Asked if he could come up with a bid that would satisfy both GM and Hughes shareholders, Ergen replied, "EchoStar is capable of making an offer." But he couldn't predict whether the companies would find it acceptable.

A spokeswoman for EchoStar would not comment on whether Ergen plans to make a formal bid for Hughes.

"Historically, EchoStar has taken a role in every transaction that's gone on in the DBS industry," said SG Cowen Securities Corp. analyst Rob Kaimowitz. The investment firm issued a report last Tuesday stating that EchoStar was poised to enter the battle for Hughes.

Mickey Alpert, president of Washington, D.C.-based Alpert & Associates, also believes Ergen will enter the game, given his propensity to gamble.

"Even if he doesn't get it [Hughes], at least he raises the price," Alpert said. Doing so would not only put the combined Sky Global at a financial disadvantage, but could raise EchoStar's stock value among investors in the DBS sector.

Industry observers said last week that Ergen would have no trouble finding an investment firm willing to help him raise the cash needed to finance a Hughes takeover.

The bigger challenge may be in winning the government's blessing for a DirecTV-EchoStar combination. Though the DBS companies contend that their primary competition is the cable industry, and not one another, that's a harder argument to make with respect to rural markets.

Before it could merge with DirecTV, some predict that EchoStar would need to negotiate a consent decree with the U.S. Department of Justice promising to keep rural DBS programming prices in line with rates charged in the more-competitive suburbs.

Proponents of a merged DBS entity predict that by combining their nationwide satellite spectrum, DirecTV and EchoStar could offer local programming in more markets, thus making the industry better able to compete against cable.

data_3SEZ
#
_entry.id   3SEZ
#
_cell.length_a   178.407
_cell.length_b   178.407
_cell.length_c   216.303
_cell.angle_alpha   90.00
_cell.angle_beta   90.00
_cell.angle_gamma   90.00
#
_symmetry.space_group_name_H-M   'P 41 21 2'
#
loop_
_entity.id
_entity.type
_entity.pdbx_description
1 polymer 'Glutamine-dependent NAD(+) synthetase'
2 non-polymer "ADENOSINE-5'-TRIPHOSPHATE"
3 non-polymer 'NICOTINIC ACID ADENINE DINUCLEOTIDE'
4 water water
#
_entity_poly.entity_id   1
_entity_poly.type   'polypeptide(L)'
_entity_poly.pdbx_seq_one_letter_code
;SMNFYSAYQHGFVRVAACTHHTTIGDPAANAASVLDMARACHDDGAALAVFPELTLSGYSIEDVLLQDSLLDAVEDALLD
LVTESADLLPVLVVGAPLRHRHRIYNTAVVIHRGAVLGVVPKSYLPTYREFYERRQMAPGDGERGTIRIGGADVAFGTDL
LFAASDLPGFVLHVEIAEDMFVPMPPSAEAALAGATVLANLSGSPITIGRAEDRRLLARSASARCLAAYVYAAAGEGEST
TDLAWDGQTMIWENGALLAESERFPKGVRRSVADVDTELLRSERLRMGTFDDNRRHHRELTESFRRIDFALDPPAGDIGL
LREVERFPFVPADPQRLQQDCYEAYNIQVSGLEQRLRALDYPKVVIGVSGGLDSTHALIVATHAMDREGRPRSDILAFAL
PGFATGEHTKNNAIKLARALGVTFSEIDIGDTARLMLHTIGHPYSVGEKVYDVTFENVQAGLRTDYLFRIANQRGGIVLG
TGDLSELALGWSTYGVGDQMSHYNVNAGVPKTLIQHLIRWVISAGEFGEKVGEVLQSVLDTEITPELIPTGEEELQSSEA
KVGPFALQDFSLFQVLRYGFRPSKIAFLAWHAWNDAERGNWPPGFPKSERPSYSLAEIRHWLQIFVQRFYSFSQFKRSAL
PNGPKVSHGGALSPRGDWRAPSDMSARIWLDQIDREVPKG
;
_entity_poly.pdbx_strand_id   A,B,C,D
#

"It's a marriage made in heaven from a strategic and financial standpoint," said Alpert.

Ergen told analysts last week that there was no real way to know ahead of time whether the government would okay a DirecTV-EchoStar merger, and that the companies would face certain risks in waiting for such regulatory approval.

"You'd have to be pretty confident" a deal would be approved before announcing a merger, Ergen said. "It's not something you would take a 50-50 shot at."

Some financial analysts last week said they still favored a DirecTV-EchoStar merger over a News Corp. bid for Hughes.

One reason is that the value of the proposed Sky Global venture is hard to evaluate, partly because no one is quite sure which of its assets News Corp. will ultimately contribute to its new Sky Global spin-off. The company held back on a planned initial public offering for the division, in part because of poor market conditions.

If a merger with Hughes does go through, Sky Global would not go forward with its IPO, but would fold its assets into the publicly traded Hughes, perhaps changing its stock-ticker symbol, one source said.

Sources do not expect a formal decision on a Hughes-Sky Global merger to be announced before June.